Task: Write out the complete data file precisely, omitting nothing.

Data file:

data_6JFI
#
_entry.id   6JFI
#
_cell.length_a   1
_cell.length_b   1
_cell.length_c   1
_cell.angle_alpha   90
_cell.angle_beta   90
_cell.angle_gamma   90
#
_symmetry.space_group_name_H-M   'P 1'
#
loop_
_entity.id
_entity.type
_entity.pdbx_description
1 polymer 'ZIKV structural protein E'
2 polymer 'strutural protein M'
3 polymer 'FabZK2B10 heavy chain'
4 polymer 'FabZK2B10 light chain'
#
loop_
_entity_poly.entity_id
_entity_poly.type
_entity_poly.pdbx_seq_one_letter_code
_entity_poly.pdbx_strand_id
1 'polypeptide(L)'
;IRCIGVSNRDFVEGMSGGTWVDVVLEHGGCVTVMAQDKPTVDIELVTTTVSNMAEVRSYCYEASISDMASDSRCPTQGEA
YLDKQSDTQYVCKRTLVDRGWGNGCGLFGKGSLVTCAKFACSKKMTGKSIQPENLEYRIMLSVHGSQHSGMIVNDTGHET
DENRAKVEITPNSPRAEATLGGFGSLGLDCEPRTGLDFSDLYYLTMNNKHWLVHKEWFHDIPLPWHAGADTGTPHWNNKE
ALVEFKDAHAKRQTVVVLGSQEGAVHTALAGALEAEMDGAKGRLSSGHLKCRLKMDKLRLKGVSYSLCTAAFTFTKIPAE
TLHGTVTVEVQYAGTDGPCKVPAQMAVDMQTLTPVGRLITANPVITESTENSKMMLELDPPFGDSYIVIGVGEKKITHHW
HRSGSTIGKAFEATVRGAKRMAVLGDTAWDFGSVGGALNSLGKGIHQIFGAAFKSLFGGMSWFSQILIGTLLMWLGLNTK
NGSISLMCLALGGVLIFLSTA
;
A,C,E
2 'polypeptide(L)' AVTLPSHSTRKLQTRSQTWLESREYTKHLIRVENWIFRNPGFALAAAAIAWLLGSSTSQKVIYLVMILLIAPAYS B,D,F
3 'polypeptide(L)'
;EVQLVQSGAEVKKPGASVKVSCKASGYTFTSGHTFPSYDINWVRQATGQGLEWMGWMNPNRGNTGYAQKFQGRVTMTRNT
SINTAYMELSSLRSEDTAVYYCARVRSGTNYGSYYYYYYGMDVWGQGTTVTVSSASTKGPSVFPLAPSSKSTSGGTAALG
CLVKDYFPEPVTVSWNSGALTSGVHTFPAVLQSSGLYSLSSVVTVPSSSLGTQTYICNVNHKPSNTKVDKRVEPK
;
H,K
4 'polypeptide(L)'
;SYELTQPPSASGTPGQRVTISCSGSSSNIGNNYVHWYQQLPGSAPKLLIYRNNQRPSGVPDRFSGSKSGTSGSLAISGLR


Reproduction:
data_6JFI
#
_entry.id   6JFI
#
_cell.length_a   1
_cell.length_b   1
_cell.length_c   1
_cell.angle_alpha   90
_cell.angle_beta   90
_cell.angle_gamma   90
#
_symmetry.space_group_name_H-M   'P 1'
#
loop_
_entity.id
_entity.type
_entity.pdbx_description
1 polymer 'ZIKV structural protein E'
2 polymer 'strutural protein M'
3 polymer 'FabZK2B10 heavy chain'
4 polymer 'FabZK2B10 light chain'
#
loop_
_entity_poly.entity_id
_entity_poly.type
_entity_poly.pdbx_seq_one_letter_code
_entity_poly.pdbx_strand_id
1 'polypeptide(L)'
;IRCIGVSNRDFVEGMSGGTWVDVVLEHGGCVTVMAQDKPTVDIELVTTTVSNMAEVRSYCYEASISDMASDSRCPTQGEA
YLDKQSDTQYVCKRTLVDRGWGNGCGLFGKGSLVTCAKFACSKKMTGKSIQPENLEYRIMLSVHGSQHSGMIVNDTGHET
DENRAKVEITPNSPRAEATLGGFGSLGLDCEPRTGLDFSDLYYLTMNNKHWLVHKEWFHDIPLPWHAGADTGTPHWNNKE
ALVEFKDAHAKRQTVVVLGSQEGAVHTALAGALEAEMDGAKGRLSSGHLKCRLKMDKLRLKGVSYSLCTAAFTFTKIPAE
TLHGTVTVEVQYAGTDGPCKVPAQMAVDMQTLTPVGRLITANPVITESTENSKMMLELDPPFGDSYIVIGVGEKKITHHW
HRSGSTIGKAFEATVRGAKRMAVLGDTAWDFGSVGGALNSLGKGIHQIFGAAFKSLFGGMSWFSQILIGTLLMWLGLNTK
NGSISLMCLALGGVLIFLSTA
;
A,C,E
2 'polypeptide(L)' AVTLPSHSTRKLQTRSQTWLESREYTKHLIRVENWIFRNPGFALAAAAIAWLLGSSTSQKVIYLVMILLIAPAYS B,D,F
3 'polypeptide(L)'
;EVQLVQSGAEVKKPGASVKVSCKASGYTFTSGHTFPSYDINWVRQATGQGLEWMGWMNPNRGNTGYAQKFQGRVTMTRNT
SINTAYMELSSLRSEDTAVYYCARVRSGTNYGSYYYYYYGMDVWGQGTTVTVSSASTKGPSVFPLAPSSKSTSGGTAALG
CLVKDYFPEPVTVSWNSGALTSGVHTFPAVLQSSGLYSLSSVVTVPSSSLGTQTYICNVNHKPSNTKVDKRVEPK
;
H,K
4 'polypeptide(L)'
;SYELTQPPSASGTPGQRVTISCSGSSSNIGNNYVHWYQQLPGSAPKLLIYRNNQRPSGVPDRFSGSKSGTSGSLAISGLR